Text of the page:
I disagree w/ the poster who stated that you would be liable for a buyer agentâ€™s commission. The only time a buyer is responsible for a buyer agent commission is when there is an agreement between a buyer and the buyer agent for compensation.
The commission which is offered to a buyer agent as a part of the listing agreement entered by the seller may be disputed if you write a contract with an agent different than the one who showed you the home. That buyer agent commission might not be paid to anyone at closing. Instead, it could be held in escrow, until agreements can be reached or decisions are made as a result of hearings. While this isnâ€™t your issue, you can spark controversy or foster cooperation, depending upon your actions.
I am not a fan of dual agency, but have participated in dual agent transactions. I have seen dual agent transactions where the end result was win-win and all parties were happy with the outcome. The challenge with dual agent transactions is that you never know if, or when, you might hit an impasse. Many transactions start with agreement, but gravitate to opposite spectrums as the transaction progresses. For this reason, I recommend hiring a buyer agent.
Call the agent who showed you the property, and let them know that dual agency is not acceptable, so you need to hire a buyer agent. Choose a buyer agent, and ask that buyer agent to contact agent #1. You are asking for properties which are not in a foreclosure process, but rather those properties which are now owned by the bank, correct?
Lenders generally contract w/ one broker to list any and all of their bank owned properties within an area. That area is larger than just a few beach towns. The listing broker will list all the REO properties on their site.
Cooperative agents and buyer agents will focus on a geography and include properties that are available, regardless of ownership status.
You have two options for finding REO's in the beach towns. 1) Search the REO sites of several lenders and screen for your zip codes and towns. This will direct you to the listing agent for the property, which is in the lender's best interest, but not yours. You can find the properties using their sites, but you are still free to choose your own buyer representative. 2) Develop a relationship w/ a buyer agent who will monitor all properties in the beach towns and notify you when an REO property comes on the market.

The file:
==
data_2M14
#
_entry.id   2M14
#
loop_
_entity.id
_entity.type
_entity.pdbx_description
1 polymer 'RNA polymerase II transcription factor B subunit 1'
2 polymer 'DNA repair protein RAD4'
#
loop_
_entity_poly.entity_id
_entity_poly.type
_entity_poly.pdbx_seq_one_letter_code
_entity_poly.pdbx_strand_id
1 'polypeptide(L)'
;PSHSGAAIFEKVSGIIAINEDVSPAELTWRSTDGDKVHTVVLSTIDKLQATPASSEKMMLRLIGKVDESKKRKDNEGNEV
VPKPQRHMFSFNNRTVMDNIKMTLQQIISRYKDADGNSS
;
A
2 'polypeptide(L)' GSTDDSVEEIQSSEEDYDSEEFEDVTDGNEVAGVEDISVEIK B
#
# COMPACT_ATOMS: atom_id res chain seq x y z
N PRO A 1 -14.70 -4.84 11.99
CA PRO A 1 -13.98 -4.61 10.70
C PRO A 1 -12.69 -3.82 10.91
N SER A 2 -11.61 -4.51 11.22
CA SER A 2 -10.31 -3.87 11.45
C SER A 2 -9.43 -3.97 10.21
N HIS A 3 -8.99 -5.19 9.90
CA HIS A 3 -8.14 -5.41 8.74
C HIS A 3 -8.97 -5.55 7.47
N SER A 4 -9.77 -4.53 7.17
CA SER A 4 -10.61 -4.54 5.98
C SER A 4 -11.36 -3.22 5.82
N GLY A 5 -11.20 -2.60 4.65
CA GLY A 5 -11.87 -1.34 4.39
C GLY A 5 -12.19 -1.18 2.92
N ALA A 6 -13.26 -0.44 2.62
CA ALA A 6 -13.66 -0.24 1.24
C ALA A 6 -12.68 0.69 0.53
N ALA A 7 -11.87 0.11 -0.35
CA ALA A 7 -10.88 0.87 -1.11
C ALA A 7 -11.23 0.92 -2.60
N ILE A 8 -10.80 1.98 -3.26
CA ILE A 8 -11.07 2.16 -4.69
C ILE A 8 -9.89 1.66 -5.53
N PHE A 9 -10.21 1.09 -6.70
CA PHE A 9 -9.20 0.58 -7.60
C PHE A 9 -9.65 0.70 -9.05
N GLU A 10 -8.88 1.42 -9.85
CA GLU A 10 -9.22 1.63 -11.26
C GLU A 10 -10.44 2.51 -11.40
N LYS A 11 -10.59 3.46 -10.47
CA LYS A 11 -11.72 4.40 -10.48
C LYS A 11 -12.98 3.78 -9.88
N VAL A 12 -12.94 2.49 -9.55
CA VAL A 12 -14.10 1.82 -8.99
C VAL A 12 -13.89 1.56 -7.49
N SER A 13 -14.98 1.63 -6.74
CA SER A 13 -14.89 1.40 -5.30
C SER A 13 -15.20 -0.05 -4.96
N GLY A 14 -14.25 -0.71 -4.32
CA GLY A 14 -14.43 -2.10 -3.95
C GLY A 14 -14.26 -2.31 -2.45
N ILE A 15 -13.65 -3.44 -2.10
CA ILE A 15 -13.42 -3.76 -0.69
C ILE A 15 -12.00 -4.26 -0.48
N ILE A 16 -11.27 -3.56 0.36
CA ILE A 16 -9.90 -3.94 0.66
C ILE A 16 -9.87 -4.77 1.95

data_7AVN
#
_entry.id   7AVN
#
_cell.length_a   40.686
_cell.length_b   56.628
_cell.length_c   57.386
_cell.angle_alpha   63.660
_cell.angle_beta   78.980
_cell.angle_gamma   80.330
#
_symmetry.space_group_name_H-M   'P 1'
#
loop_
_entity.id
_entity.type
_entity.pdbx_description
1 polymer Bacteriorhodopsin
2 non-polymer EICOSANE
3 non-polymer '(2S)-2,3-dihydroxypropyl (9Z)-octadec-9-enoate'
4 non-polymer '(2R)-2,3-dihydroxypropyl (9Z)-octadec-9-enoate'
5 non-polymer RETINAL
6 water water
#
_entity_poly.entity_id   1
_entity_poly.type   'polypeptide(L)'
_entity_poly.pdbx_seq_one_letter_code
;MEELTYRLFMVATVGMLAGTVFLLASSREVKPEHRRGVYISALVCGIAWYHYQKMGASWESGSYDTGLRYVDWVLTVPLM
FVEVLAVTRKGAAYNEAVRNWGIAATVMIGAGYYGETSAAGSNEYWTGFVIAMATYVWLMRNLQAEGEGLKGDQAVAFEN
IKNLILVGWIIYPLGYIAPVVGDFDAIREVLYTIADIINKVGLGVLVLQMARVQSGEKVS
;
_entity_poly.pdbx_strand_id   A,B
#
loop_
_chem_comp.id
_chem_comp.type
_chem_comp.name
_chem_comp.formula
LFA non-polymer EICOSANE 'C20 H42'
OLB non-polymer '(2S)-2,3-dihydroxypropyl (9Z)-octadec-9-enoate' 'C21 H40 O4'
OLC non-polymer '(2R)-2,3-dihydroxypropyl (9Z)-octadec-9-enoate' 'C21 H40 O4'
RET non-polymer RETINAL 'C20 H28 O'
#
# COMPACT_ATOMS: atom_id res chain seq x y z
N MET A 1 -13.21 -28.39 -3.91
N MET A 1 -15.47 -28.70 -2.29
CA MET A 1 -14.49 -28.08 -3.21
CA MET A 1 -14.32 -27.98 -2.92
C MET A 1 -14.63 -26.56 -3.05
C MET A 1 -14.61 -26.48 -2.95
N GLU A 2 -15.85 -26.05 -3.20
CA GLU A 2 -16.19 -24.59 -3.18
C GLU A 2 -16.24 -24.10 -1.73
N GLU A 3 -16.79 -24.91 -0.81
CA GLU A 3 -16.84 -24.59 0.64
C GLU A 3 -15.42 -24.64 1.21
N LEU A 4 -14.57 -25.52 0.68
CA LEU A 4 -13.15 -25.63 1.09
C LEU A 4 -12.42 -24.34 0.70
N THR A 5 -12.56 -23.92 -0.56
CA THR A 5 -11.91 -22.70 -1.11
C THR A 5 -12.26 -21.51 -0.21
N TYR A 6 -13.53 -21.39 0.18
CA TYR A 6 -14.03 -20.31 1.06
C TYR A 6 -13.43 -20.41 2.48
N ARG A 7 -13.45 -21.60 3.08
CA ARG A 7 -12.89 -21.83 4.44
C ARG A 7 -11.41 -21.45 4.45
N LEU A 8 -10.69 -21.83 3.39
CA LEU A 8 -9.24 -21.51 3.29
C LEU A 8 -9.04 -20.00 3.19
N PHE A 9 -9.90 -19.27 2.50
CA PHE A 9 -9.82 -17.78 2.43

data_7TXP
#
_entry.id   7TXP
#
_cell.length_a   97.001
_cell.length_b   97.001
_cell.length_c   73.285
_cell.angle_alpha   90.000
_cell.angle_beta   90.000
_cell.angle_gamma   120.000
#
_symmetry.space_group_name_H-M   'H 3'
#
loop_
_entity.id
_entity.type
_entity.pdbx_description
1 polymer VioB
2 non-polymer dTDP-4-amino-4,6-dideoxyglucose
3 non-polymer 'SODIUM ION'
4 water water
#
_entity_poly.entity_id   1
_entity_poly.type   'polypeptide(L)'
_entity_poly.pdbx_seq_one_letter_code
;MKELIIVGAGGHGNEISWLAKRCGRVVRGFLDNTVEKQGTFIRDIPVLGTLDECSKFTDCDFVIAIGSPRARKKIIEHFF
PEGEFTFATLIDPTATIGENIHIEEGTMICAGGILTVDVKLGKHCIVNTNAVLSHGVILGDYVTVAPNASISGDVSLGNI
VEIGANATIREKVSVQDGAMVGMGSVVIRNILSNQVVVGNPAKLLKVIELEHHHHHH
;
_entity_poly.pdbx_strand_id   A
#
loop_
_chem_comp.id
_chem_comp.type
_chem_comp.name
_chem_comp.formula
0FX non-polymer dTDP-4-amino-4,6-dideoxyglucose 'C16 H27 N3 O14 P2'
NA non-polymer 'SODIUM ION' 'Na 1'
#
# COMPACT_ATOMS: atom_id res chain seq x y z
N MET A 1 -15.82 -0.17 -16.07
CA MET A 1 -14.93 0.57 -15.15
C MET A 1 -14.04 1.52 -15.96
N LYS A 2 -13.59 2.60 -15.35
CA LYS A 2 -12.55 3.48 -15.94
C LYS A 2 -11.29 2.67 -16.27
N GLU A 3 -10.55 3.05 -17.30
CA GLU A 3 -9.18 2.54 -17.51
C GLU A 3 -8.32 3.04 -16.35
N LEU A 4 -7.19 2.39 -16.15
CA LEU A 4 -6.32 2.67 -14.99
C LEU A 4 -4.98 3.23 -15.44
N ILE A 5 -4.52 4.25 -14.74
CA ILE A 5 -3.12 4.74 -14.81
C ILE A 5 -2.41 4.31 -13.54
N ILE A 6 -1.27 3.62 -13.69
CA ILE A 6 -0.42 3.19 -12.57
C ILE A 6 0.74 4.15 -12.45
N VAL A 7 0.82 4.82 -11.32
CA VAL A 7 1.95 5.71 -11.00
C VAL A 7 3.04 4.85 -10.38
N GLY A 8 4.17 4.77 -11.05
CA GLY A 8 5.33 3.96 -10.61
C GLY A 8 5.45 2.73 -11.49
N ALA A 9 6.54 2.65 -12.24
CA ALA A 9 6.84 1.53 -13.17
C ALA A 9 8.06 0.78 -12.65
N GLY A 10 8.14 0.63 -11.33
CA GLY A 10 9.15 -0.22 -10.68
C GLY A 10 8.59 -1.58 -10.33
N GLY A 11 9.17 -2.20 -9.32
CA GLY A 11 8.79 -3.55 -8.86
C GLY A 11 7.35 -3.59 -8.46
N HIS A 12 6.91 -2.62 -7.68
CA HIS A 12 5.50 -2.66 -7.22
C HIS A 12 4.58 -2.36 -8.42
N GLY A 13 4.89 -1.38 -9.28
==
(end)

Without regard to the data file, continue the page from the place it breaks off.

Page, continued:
There might be a buyer agent in your area that focuses heavily on REO properties. Most agent focus on geography vs. type of property. Most vendors, MLS systems, and tools that agents use push and coerce agents into a geography vs. a specialty niche.
In some MLS systems, the rules prohibit agents from publicly publishing a list of properties if they are not the listing agent, but the rules always allow the agent to provide a list of properties to their clients. I don't know the rules in SoCal, and defer to local RE Pros for commentary on this.
I cannot, in any of the multiple MLSs to which I belong, make a flyer with properties that I picked (REO, waterfront, hot deals, foreclosures, etc.) and promote that last with me as the point of contact. I have seen agents try to put together a list of all waterfront properties, only to be forced to quickly cease and desist such activity. This type of activity is considered promoting listings when one is not the listing agent, and that is a violation of MLS rules. Agents, in most MLSs, cannot use property info (whey the properties are not their listings) to solicit buyer inquiries. Agents can, however, provide property data to their own clients and customers upon request. I can inform "my" client or "my" customer of properties which meet their criteria and update "my" client of any new properties of status changes of existing properties.
You can find a buyer agent who will work with you to automatically alert you when a new property comes on the market that is an REO. You can arrange to receive this info via email, and contact the agent if and when you have further interest.
Regards and best of luck,